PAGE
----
Conservation aspects of deep-water fishing in the Northeastern Atlantic, within exclusive economic zones and on the high seas

John D M Gordon

Research output: Chapter in Book/Report/Conference proceedingConference contribution

Abstract

The expansion and diversification of deep-water demersal Fisheries in the Northeastern Atlantic began in the early 1990s partly as a result of declining shelf resources but also in response to advances in fishing technology. Whereas previously deep-water Fisheries were mostly artisanal and close to the coast the new Fisheries have increasingly moved into offshore waters, both within exclusive economiczones (EEZs) and on the high seas. Biological information on the exploited species has steadily improved, but not before most stocks had been overfished. Now, at least within EEZs, some management measures have been introduced. Until recently the issue of the impact of these Fisheries on the ecosystem has been largely ignored. Most research has centered on single species Fisheries on hard bottom sediments, especially on seamounts. The effect of the mixed bottom trawl fishery on soh-bottom sediments, where discarding of fish and invertebrates is also high, has been neglected. This paper highlights some of the conservation aspects of deep-water fishing in the Northeastern Atlantic.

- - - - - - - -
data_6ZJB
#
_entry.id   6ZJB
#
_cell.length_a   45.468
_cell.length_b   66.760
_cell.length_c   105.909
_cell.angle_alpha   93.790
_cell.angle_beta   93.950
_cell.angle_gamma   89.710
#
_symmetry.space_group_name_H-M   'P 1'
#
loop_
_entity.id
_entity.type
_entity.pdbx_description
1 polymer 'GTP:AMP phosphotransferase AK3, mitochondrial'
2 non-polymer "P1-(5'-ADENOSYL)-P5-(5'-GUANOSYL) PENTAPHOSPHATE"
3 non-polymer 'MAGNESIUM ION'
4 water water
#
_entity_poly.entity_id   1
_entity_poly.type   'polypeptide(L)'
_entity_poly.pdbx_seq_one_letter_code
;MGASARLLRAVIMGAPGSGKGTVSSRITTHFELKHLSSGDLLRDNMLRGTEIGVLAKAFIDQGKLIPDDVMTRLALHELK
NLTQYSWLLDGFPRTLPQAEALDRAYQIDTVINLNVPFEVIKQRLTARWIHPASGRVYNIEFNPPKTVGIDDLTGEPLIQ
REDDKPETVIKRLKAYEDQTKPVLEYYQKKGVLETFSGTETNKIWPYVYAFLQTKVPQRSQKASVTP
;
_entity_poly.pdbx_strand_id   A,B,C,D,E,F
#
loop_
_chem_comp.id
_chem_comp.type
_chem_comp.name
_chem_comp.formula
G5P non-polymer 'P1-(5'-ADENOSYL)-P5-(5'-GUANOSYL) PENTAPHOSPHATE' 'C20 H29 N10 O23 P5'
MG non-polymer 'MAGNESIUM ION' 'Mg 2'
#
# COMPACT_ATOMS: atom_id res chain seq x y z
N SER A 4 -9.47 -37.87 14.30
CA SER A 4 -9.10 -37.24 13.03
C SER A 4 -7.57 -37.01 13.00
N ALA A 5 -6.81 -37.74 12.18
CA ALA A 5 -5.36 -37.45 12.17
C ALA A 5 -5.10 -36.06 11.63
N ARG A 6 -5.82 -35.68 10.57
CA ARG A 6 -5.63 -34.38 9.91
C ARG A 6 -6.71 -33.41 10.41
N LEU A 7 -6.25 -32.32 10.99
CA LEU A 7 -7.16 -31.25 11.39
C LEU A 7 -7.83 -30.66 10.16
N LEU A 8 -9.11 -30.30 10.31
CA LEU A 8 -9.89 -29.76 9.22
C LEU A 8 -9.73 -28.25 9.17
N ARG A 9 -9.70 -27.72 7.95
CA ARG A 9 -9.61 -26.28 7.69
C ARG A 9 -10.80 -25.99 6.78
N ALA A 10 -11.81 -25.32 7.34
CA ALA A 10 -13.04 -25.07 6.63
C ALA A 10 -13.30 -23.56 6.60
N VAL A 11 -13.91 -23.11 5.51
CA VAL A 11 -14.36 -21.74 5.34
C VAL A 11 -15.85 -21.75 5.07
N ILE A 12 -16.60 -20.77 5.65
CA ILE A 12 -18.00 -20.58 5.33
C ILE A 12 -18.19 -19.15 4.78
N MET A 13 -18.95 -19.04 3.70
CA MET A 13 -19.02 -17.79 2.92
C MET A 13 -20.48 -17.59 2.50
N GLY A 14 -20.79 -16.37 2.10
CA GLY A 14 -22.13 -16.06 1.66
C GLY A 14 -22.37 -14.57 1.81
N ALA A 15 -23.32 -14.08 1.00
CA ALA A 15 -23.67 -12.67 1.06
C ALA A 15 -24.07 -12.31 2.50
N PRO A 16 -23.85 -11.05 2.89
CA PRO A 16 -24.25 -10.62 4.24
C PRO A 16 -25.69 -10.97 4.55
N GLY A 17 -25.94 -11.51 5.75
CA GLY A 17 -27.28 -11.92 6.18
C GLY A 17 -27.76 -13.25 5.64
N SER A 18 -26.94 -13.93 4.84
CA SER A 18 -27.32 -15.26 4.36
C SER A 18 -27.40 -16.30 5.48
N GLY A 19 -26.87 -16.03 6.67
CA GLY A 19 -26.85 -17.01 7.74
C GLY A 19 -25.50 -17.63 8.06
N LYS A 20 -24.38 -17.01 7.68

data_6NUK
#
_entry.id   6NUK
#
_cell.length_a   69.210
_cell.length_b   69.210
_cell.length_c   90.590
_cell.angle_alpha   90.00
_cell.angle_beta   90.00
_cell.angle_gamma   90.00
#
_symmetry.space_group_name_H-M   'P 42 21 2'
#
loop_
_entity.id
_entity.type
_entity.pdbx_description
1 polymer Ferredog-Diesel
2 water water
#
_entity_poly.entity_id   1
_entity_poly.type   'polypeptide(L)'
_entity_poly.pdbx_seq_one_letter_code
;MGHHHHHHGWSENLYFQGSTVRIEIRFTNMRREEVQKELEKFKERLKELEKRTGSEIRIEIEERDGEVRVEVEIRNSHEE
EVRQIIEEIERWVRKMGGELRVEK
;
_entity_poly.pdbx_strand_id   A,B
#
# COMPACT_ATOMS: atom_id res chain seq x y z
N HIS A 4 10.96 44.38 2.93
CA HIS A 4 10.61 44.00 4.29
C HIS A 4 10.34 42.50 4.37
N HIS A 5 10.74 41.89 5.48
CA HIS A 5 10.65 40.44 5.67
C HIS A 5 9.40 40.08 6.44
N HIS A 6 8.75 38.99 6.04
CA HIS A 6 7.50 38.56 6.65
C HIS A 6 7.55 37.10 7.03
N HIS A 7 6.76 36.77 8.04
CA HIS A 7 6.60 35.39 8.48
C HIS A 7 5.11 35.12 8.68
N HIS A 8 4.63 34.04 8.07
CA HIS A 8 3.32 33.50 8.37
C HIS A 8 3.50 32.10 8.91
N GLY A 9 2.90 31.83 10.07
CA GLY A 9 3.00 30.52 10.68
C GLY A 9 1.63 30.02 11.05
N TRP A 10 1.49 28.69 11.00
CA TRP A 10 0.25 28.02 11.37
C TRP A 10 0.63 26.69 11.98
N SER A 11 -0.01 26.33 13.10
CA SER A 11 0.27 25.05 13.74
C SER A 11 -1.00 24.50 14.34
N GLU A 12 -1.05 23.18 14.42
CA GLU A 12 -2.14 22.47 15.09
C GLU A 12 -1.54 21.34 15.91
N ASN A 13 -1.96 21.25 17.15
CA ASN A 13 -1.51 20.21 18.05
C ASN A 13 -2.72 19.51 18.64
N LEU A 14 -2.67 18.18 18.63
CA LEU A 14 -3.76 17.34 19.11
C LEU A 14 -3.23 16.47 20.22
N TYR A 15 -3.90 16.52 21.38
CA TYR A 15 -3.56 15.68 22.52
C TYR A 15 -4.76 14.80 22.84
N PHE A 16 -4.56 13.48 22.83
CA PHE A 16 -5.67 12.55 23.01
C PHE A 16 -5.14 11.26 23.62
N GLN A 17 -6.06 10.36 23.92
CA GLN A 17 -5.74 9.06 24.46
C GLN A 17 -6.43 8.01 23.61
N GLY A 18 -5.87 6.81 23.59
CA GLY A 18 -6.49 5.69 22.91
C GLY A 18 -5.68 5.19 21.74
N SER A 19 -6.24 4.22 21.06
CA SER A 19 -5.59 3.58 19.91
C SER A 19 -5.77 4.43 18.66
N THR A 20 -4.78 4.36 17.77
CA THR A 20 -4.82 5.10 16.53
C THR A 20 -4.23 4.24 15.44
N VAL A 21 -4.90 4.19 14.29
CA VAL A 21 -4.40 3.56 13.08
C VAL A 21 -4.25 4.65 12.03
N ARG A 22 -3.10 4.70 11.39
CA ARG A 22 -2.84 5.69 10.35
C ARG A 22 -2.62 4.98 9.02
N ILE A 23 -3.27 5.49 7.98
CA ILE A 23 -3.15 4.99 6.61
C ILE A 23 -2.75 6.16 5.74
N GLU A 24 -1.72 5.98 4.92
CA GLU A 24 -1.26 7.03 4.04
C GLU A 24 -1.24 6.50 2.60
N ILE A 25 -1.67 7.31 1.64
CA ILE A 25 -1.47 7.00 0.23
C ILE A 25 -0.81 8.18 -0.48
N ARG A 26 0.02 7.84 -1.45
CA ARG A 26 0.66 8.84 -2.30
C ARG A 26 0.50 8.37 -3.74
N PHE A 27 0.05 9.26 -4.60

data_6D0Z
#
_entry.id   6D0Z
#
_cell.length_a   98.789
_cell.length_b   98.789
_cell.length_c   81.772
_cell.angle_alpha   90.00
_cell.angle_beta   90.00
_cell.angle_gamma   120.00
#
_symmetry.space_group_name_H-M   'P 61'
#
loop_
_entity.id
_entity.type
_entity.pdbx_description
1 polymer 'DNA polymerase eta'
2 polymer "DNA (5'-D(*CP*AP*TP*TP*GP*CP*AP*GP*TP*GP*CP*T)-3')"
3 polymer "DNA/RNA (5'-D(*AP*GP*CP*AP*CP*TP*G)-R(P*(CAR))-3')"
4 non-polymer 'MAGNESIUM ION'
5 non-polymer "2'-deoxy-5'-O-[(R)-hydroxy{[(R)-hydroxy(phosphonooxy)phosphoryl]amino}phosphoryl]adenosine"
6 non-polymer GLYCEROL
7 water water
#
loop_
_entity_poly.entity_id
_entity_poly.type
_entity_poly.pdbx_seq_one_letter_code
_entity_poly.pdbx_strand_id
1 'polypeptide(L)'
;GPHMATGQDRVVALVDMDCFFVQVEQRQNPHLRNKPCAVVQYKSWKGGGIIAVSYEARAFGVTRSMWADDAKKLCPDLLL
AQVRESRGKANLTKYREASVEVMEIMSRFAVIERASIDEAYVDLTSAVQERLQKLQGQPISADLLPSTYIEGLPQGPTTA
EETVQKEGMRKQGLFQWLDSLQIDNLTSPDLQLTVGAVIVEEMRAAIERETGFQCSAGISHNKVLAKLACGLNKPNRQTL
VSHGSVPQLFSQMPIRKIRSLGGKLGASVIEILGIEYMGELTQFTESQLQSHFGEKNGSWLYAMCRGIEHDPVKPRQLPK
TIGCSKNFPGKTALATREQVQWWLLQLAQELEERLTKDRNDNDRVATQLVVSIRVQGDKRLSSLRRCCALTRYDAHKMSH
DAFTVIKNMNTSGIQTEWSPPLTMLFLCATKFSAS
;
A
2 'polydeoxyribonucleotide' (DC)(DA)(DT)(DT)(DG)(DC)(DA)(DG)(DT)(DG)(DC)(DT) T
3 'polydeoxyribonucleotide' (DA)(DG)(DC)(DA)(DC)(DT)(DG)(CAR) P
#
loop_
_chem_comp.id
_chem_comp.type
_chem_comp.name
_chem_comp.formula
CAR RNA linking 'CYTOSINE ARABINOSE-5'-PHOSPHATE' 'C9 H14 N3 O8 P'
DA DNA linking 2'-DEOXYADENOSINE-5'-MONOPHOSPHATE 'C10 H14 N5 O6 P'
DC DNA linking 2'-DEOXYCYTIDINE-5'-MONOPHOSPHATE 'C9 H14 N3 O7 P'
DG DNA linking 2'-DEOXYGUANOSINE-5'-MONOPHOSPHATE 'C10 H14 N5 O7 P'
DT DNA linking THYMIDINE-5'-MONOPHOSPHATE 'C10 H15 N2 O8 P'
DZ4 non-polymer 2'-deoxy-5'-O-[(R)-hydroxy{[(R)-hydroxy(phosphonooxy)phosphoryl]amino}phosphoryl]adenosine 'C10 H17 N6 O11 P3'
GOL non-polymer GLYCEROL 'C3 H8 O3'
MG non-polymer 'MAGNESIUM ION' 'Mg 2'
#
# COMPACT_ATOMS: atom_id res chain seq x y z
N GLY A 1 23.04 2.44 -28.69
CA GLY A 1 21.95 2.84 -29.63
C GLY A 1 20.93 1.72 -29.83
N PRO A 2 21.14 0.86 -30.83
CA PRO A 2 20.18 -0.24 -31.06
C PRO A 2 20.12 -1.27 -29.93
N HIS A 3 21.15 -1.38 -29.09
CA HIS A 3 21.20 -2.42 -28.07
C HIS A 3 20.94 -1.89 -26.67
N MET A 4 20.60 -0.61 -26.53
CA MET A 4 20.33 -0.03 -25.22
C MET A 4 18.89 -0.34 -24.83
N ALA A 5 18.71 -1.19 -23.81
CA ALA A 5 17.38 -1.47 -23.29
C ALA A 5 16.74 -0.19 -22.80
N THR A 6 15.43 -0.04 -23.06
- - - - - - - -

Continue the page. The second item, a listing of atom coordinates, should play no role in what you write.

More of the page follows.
Original languageEnglish
Title of host publicationREC AUST MUS
PublisherAmerican Fisheries Society
Pages1607-1613
Number of pages7
Volume49
Publication statusPublished - 2008

    Fingerprint

Keywords

  • Fisheries
  • DISCARDS

Cite this

Gordon, J. D. M. (2008). Conservation aspects of deep-water fishing in the Northeastern Atlantic, within exclusive economic zones and on the high seas. In REC AUST MUS (Vol. 49, pp. 1607-1613). American Fisheries Society.